• Bicycle-powered Phone Battery Charger

A very little amount of know-how is needed to build your own bicycle-powered phone charger. To build this, you’ll need some basic electronics such as circuit board, rectifier, capacitor, headlight generator, and voltage regulator. First of all, you need to attach the generator to either the front or back wheel of your bicycle. Now cut the cord on your phone charger to expose the positive and negative cables. Now attach the electronic components on the circuit board and establish everything together. At last, cover all the electrical components with a tape and mount the circuit board just under the seat of your bicycle.

  • Solar-powered Laptop Battery Charger

To build a solar-powered laptop battery charger, you will need to collect the core components of the charger: the solar panel, 12-volt battery packs, a 12-volt car power outlet and an old suitcase larger than the laptop. Now attach the solar panel, the solar charge controller, and the power adapter to the outside of the case. You will need to drill into the case frame to accommodate attachment screws and to create holes for wiring purpose. Now disassemble each battery pack and again configure 10 cells so that they form long flat packs that fit easily in the case. Attach leads to the flat packs and link all of them together. Then attach the leads to the positive and negative terminals on the solar controller. You can find detailed instructions.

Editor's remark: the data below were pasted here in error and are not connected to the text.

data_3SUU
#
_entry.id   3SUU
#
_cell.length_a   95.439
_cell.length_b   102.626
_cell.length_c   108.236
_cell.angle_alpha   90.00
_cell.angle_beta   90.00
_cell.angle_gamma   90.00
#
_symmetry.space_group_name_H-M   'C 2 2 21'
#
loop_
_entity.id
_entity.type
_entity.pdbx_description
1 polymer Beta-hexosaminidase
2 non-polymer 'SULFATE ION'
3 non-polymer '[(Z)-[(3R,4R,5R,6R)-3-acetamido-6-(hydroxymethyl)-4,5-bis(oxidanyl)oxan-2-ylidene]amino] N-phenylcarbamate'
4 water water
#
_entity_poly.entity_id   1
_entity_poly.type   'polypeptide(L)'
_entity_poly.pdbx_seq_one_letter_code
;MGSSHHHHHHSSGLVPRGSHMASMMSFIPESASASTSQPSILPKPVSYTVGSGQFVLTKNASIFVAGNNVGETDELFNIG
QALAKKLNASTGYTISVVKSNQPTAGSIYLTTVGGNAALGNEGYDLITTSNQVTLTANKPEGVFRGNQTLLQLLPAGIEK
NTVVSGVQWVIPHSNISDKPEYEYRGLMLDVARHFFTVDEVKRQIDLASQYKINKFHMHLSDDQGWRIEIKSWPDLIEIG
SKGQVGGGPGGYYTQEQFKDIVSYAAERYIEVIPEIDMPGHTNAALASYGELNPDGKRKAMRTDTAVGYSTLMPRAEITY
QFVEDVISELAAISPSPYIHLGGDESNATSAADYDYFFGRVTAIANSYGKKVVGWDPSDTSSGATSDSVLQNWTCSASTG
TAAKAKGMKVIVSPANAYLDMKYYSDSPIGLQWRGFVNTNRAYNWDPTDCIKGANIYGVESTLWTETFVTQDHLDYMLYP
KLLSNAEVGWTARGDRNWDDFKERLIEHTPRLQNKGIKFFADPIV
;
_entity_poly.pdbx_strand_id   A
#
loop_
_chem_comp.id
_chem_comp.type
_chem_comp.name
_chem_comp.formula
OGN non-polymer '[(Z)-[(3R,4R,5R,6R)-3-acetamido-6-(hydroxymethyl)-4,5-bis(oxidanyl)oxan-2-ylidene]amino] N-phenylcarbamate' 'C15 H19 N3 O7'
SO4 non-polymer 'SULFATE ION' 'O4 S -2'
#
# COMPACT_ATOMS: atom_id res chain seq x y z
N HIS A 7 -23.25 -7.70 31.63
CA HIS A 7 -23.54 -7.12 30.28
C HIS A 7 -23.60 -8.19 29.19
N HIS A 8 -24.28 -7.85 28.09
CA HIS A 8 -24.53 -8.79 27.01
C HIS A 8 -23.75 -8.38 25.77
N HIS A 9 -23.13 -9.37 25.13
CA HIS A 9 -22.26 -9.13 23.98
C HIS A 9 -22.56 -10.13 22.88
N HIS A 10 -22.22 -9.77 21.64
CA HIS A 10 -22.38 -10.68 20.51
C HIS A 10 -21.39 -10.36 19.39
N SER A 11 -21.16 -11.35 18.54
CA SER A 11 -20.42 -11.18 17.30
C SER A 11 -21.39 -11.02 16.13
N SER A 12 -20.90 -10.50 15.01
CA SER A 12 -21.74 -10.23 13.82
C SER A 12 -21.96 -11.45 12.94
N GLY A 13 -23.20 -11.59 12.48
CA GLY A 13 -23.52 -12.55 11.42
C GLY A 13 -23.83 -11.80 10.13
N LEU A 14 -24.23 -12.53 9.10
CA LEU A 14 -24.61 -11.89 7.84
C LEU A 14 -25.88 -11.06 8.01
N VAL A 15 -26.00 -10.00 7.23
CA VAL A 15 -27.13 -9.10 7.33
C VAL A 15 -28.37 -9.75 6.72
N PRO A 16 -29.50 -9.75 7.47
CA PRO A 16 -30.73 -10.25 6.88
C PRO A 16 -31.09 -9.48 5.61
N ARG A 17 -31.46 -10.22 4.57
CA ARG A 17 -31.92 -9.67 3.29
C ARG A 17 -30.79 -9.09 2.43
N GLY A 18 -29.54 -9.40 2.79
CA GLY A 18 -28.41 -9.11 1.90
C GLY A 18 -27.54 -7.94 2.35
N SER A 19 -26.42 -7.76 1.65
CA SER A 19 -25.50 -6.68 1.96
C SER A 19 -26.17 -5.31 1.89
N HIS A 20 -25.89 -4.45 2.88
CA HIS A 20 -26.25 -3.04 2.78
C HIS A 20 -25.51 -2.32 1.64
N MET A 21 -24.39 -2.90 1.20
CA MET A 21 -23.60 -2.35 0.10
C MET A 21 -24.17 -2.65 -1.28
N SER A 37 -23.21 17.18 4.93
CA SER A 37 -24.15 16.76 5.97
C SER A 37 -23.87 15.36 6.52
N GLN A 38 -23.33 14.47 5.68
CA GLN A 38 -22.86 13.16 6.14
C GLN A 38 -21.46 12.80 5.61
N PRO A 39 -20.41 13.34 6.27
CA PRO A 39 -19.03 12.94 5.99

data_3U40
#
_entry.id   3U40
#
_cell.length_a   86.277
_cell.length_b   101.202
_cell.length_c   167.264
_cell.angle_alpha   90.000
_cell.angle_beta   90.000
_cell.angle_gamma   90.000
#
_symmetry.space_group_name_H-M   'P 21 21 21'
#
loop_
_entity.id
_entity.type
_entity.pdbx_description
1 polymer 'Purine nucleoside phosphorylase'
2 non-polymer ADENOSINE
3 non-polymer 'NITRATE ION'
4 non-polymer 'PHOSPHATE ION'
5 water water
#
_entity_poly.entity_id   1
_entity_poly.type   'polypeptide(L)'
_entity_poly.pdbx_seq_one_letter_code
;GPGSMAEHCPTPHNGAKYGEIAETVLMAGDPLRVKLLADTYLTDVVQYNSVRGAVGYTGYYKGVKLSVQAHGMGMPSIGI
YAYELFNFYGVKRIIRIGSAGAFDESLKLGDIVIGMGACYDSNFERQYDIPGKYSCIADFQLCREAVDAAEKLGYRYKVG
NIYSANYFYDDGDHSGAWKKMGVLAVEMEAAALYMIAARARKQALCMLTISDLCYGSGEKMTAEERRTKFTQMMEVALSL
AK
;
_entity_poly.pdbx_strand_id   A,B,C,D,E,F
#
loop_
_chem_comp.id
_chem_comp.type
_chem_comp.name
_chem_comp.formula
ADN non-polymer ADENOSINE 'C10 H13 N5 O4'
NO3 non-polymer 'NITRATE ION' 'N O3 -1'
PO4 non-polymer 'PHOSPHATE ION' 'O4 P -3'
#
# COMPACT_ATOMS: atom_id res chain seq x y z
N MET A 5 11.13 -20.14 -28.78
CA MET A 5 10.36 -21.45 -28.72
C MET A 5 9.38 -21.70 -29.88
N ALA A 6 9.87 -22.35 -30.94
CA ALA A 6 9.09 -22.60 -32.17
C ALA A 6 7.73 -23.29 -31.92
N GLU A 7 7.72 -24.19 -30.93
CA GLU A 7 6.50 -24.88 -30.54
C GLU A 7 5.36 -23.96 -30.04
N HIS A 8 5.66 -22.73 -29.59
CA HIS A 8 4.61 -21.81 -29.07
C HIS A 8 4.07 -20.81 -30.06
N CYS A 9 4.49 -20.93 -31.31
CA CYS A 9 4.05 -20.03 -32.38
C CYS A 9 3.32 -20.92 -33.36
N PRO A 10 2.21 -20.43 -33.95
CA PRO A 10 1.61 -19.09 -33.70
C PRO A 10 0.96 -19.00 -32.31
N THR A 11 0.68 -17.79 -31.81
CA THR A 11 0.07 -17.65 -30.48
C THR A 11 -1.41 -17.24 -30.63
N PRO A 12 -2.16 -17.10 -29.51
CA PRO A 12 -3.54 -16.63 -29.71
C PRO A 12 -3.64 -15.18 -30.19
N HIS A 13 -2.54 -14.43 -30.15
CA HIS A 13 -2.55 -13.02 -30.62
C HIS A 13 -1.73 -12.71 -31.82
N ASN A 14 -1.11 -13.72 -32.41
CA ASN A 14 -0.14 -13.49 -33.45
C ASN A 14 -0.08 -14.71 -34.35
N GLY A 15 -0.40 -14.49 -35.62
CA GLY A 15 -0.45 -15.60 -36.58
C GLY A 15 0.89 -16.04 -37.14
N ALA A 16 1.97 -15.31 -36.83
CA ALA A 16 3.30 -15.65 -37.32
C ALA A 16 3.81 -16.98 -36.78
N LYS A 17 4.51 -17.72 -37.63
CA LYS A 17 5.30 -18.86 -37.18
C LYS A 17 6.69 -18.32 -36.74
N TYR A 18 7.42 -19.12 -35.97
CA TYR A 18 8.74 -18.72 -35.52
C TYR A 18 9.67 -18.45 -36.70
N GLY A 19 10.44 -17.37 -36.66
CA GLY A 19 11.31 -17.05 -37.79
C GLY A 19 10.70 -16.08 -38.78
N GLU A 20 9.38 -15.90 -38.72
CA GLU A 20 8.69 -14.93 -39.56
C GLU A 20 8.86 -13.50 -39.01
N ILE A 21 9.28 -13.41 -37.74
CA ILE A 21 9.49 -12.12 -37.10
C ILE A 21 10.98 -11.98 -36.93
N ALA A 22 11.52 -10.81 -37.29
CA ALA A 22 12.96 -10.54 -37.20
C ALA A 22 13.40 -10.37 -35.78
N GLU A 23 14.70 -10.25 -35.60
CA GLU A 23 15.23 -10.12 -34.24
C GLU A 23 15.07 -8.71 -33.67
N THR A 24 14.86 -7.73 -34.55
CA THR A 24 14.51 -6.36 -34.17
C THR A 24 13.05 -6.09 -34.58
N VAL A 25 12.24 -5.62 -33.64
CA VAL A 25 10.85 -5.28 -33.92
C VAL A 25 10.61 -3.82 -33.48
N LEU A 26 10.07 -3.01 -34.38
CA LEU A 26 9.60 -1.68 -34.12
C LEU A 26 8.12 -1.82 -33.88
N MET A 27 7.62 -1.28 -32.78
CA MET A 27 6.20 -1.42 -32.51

• Cantenna

Building a cantenna at home is easy. Start by cutting a piece of copper wire about 1.25 inches long and solder the wire to the N-type connector. Let it cool; meanwhile, drill a hole in the tin large enough to hold the connector. After this, pass the chassis connector through the hole. Bolt the chassis connector to the can and then remove the factory antenna from the USB Wi-Fi adapter. After this, screw the smaller end of the pigtail cable into the adapter. At last, insert the USB adapter into your PC or laptop, mount the can outside, point it to a likely signal and boom!! You have got the wireless Internet.

Source: Pixabay